A lot has been written during the past couple of months about the dangers of Internet of Things-connected consumer devices, which is good, since it’s difficult to overestimate the dangers that the situation poses.
Those dangers have reached their potential already with a series of distributed denial of service (DDoS) attacks caused by the Marai botnet. There is a race against time element to the effort to secure the fitbits, home automation systems, surveillance cameras and assorted other knick-knacks. At this point, the total number of connected devices, while great in aggregate, is still small in proportion.
It is axiomatic in technical realms that an element baked into a product or platform from the beginning is far more effective than bolting it on later. This is nowhere truer than in the IoT, where millions of devices are deployed annually. Security simply must be built in from the earlier stages of development.
ZScaler, a company that leverages the cloud to enhance security, today posted a security assessment of several consumer IoT products. The firm found that many of the most common devices use plain text HTTP protocols, making them vulnerable to sniffing and man-in-the-middle attacks.
The post reviewed 15 common devices. Five were found to have no security concerns, at least in Zscaler’s eyes. The most common concern of the other 10 involved the use of inadequately secured HTTP-based communications. The question that is not answered is whether this is an easy and inexpensive element to fix or whether the solutions are more complex and costly. The piece ends with a suggestion to vendors and four to users and enterprises.
The problem is potentially so dire that regulatory remedies are being considered, according to The IEEE Spectrum. The point, in the eyes of proponents, is that industry working on its own doesn’t have the motivation to fully address the challenge. On the other hand, skeptics wonder if the government can move quickly enough to effectively push back against fast-moving crackers (malevolent hackers). There is also a great question about what such rules would look like.
Well-known security researcher Bruce Schneier offered some high-level ideas, though he concluded that the question was very much open:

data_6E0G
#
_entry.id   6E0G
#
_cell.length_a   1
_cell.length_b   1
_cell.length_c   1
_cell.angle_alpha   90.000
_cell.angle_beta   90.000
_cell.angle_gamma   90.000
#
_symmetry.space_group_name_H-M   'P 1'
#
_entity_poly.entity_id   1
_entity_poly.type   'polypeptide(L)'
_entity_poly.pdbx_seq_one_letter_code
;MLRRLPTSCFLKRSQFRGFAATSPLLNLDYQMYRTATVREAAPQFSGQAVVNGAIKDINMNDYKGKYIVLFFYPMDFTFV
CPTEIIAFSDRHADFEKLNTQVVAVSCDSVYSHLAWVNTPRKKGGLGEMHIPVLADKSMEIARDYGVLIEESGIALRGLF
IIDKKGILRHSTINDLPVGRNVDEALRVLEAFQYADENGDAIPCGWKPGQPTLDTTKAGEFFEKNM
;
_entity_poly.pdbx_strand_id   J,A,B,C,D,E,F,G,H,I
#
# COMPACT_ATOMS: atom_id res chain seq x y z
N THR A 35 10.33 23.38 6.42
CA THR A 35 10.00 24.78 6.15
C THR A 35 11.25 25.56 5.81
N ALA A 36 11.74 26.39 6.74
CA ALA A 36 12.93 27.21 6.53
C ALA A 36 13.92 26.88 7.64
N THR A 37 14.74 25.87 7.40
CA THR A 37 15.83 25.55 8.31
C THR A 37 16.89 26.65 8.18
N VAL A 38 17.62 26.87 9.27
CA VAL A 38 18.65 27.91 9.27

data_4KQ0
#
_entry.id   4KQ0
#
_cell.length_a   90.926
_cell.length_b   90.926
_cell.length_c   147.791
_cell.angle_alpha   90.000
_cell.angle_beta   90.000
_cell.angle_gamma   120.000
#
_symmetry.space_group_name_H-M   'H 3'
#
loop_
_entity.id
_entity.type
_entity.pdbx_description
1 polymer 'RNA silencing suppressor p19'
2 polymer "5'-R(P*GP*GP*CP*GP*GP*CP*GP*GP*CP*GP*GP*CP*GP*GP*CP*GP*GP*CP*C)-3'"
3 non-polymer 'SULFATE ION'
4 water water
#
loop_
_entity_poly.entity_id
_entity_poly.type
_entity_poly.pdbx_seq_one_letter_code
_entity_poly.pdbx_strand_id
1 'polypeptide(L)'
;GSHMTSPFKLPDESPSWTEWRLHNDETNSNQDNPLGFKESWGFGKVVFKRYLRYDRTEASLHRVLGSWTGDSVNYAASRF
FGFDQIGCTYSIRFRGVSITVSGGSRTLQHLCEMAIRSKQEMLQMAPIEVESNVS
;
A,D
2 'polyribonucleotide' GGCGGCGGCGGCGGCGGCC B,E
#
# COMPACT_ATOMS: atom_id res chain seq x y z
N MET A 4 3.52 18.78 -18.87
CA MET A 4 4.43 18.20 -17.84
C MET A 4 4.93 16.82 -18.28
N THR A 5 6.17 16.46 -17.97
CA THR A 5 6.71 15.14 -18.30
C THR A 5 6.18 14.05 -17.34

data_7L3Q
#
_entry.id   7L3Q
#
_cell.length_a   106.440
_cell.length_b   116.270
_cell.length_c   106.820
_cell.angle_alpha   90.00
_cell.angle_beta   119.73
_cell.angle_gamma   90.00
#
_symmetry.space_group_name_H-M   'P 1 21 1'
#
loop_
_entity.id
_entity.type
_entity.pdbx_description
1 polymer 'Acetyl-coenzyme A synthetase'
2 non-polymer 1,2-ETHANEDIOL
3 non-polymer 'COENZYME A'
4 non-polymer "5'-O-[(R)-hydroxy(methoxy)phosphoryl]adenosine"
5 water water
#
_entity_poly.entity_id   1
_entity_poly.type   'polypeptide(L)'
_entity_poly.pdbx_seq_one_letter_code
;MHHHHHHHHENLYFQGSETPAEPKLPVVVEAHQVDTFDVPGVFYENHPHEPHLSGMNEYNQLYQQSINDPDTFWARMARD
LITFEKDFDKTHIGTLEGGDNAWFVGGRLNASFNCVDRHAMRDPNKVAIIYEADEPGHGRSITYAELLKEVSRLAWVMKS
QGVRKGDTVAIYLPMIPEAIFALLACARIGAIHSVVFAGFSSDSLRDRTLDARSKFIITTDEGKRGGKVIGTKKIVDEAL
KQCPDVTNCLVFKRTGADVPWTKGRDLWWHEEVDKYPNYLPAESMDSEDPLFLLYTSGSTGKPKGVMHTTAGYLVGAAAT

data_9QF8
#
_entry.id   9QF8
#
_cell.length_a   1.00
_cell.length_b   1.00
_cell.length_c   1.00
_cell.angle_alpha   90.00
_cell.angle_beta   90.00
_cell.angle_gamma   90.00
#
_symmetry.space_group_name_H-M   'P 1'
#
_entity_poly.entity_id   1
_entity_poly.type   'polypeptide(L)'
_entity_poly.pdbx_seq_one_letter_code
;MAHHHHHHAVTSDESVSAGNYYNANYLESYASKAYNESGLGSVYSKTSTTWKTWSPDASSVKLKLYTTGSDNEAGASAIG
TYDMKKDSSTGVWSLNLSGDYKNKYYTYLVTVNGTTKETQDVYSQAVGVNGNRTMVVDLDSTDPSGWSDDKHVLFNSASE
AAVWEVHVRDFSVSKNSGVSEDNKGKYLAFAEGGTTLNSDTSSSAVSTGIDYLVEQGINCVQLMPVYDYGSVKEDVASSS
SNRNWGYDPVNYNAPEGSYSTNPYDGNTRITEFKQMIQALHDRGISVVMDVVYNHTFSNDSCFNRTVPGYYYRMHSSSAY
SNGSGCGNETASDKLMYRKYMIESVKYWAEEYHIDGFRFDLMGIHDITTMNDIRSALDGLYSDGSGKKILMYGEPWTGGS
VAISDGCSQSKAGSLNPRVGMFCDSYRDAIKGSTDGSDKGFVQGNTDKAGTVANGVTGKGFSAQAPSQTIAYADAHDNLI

When asked what effective U.S. IoT security regulation, Schneier shared a few ideas: minimum security standards, interoperability standards, the ability to issue a software update or patch after a product has hit the market, and even placing code in escrow so that problems can still be managed in case a company goes out of business.
The end game might indeed involve regulation and legal remedies. Senator Mark Warner (D-VA) is on the case. Late last month, Dark Reading reported that Warner, who is on the Senate Select Committee on Intelligence and is a co-founder of the Senate Cybersecurity Caucus, sent letters to the Federal Communications Commission (FCC), Federal Trade Commission (FTC), and Department of Homeland Security's National Cybersecurity & Communications Integration Center (NCCIC) on the topic. It is unclear, however, if and how the election of Donald Trump will affect the momentum toward solutions from outside the business sector.
Mirai and whatever comes next – and something certainly will – pose extreme dangers. Business, the government, or a combination of the two must do something quickly.
Carl Weinschenk covers telecom for IT Business Edge. He writes about wireless technology, disaster recovery/business continuity, cellular services, the Internet of Things, machine-to-machine communications and other emerging technologies and platforms. He also covers net neutrality and related regulatory issues. Weinschenk has written about the phone companies, cable operators and related companies for decades and is senior editor of Broadband Technology Report. He can be reached at email@example.com and via twitter at @DailyMusicBrk.